The NNPC said crude oil production in the country in December slowed down to 1.58mbpd, representing 18.23 per cent drop relative to November 2016 production and lagged behind December, 2015’s performance by 24.04 per cent.

It said the Federal Government’s engagement with the Niger Delta militants had continued to enhance production.

The corporation said, “Issues that overshadowed production during the period include shutdown of Trans Niger Pipeline and Nembe Creek Trunk Line due to pipeline leakages; shut down of Agbami Terminal for mini turnaround maintenance and the subsisting force majeure at Forcados and Brass Terminals.

“Areas much affected by the militant activities are the onshore and shallow water assets, where government’s share is high. Hence, sustained security of onshore and shallow water locations remains a priority to restore production to peak levels.”

CEO/Founder Investors King Ltd, a foreign exchange research analyst, contributing author on New York-based Talk Markets and Investing.com, with over a decade experience in the global financial markets.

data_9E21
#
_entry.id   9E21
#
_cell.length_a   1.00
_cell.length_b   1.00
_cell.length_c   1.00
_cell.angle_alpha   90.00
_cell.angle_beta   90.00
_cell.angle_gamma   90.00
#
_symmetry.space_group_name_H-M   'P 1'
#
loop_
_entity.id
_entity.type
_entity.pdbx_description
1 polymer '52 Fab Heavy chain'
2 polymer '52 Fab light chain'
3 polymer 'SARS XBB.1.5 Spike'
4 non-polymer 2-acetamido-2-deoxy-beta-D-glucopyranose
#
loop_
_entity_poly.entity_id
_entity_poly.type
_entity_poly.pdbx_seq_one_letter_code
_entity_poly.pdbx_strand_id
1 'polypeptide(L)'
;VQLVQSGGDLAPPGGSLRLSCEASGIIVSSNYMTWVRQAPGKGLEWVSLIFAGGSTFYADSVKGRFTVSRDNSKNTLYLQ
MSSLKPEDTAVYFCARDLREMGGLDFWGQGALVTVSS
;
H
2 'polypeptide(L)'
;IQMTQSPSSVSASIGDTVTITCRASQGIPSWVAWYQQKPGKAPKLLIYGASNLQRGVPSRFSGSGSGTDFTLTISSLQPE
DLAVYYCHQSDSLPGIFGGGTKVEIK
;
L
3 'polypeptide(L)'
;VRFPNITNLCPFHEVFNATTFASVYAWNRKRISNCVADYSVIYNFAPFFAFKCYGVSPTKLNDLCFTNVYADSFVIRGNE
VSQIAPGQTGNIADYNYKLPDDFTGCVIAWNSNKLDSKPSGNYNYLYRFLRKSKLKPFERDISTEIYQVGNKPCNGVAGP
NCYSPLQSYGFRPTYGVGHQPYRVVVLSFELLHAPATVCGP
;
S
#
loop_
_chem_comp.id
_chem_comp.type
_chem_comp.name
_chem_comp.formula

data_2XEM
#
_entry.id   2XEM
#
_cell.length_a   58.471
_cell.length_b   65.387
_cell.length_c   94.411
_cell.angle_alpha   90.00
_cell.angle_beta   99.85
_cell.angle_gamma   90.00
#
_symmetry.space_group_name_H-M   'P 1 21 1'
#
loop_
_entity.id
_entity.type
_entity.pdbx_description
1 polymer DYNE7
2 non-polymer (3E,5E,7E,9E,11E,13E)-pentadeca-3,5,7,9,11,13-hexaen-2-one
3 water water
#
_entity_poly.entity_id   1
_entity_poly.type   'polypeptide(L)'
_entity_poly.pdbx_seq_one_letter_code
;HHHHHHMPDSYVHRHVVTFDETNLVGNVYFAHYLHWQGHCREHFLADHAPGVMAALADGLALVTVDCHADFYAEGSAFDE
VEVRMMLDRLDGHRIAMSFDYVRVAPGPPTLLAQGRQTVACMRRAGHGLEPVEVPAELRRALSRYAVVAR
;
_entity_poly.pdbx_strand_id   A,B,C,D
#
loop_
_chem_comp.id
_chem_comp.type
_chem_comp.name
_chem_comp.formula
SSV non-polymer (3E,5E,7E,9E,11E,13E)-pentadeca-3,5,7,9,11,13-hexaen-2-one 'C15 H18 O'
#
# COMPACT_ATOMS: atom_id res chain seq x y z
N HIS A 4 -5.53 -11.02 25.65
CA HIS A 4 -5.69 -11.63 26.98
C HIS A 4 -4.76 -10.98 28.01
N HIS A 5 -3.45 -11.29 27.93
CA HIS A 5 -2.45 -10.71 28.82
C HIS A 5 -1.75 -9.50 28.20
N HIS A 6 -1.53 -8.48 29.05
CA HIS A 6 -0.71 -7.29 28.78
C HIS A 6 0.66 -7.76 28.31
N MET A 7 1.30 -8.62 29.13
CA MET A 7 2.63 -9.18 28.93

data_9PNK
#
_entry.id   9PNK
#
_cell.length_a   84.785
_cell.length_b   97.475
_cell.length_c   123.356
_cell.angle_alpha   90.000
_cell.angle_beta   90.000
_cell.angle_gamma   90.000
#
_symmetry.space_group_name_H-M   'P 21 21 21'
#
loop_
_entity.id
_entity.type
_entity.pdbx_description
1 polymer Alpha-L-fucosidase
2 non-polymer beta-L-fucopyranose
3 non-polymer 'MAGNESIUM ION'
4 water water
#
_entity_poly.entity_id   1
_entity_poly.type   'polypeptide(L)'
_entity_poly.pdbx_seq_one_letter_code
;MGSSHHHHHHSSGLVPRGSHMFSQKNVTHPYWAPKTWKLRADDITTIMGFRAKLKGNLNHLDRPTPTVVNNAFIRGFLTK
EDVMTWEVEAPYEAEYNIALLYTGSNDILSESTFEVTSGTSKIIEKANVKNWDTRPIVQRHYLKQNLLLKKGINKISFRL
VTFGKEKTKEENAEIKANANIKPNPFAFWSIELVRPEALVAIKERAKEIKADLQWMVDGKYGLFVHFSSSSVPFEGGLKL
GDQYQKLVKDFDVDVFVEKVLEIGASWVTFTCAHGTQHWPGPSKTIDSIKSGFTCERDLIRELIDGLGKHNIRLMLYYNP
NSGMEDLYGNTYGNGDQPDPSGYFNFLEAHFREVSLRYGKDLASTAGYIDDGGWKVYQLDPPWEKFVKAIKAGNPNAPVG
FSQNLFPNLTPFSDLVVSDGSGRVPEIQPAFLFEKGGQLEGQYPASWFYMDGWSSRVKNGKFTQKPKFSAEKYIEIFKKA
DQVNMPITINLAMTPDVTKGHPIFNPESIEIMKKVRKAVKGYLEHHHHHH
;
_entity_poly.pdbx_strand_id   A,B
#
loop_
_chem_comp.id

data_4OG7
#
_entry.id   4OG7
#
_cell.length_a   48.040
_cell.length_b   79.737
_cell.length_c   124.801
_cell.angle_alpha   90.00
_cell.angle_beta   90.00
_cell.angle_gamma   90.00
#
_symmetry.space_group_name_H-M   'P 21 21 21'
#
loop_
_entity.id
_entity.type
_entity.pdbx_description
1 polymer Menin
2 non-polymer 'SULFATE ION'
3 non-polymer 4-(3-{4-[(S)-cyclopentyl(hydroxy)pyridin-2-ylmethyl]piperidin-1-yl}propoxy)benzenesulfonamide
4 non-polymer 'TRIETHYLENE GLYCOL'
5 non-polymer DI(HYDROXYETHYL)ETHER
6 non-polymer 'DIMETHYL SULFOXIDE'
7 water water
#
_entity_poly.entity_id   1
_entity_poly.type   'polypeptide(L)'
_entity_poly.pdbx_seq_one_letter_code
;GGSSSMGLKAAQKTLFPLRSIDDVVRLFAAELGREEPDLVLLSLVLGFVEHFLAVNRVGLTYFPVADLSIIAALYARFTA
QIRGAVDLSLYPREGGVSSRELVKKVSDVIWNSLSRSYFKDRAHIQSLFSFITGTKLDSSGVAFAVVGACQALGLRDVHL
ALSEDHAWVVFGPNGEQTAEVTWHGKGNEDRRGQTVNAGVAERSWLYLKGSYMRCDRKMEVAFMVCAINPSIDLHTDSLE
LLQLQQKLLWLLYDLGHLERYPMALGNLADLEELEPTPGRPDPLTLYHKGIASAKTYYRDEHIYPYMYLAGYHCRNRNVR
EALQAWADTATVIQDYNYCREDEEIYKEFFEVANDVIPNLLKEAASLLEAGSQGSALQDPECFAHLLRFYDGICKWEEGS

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Economy

World Bank Lauds Kogi’s 2020 Financial Statement

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The World Bank has heaped praise on the Government of Kogi State concerning the state’s audited financial statement for 2020. The financial institution was said to have described the financial report as a standard to look up to concerning transparency and accountability in the public sector.

In a statement which was dated November 21, 2021 it was said that the bank made the commendation in a letter which was sent to the Accountant General of the state.

As said in the statement, the letter which was taken by the Kogi State Accountant General on November 2025 was signed by Deborah Hannah Isser, the Task Team Leader of the States Fiscal Transparency, Accountability and Sustainability Programme (SFTAS), Nigeria Country Office, Western and Central African Region.